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Thursday, January 28, 2010

Debris flows: a looming hazard for the Northwest

Debris flows, slurries of mud, gravel and rock, are a product of mountain erosion associated with glaciers. They are especially prevalent on volcanoes around the "Ring of Fire" that circles the Pacific that each hold great loads of volcanic debris high on their glacier-clad slopes.

Present-day debris flow dangers at Mt. Rainier were recently featured in a front page article by Sandi Doughton in the Seattle Times, based on an interview with Paul Kennard, a Park Service geologist. Here's a photo of the rocky mess at Rainier's Tahoma Creek, from The Times:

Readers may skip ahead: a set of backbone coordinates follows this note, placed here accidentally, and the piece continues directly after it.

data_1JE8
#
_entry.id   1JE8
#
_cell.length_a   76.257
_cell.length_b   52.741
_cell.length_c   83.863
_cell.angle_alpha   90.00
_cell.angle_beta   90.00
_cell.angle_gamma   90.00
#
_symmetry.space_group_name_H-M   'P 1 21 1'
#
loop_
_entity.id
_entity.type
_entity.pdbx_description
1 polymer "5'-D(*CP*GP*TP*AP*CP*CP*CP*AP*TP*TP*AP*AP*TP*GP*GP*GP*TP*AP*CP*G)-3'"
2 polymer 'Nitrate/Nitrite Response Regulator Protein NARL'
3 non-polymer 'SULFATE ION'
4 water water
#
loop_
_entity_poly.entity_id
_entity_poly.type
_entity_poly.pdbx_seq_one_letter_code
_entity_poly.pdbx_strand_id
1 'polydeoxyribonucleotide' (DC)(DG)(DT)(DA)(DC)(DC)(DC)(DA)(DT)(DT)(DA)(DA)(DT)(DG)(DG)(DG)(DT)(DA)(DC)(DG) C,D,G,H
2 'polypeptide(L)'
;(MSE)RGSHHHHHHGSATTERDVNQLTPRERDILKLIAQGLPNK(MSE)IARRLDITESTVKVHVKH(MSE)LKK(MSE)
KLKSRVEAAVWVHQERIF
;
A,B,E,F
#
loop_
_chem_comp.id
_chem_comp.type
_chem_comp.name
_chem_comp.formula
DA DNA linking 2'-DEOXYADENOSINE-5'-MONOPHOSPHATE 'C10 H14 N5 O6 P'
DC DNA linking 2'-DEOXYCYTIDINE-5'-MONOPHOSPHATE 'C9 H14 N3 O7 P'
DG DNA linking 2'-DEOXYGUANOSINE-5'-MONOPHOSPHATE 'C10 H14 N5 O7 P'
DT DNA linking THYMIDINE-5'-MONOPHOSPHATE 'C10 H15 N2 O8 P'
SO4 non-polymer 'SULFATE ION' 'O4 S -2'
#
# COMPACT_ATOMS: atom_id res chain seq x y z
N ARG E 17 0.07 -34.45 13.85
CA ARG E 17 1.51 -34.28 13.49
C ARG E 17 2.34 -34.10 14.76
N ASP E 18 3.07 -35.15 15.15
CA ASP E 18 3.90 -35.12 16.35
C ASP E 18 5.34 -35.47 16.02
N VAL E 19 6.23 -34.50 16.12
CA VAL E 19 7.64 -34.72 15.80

In the North Cascades, Mt. Baker and Glacier Peak are potential sources of damaging flows, and glacial retreat throughout the Cascades has laid bare huge quantities of glacial grindings so that accelerated transport to rivers must be expected.

The upcoming issue of The Wild Cascades will include more on this topic... Join N3C now to get your copy delivered to your home:

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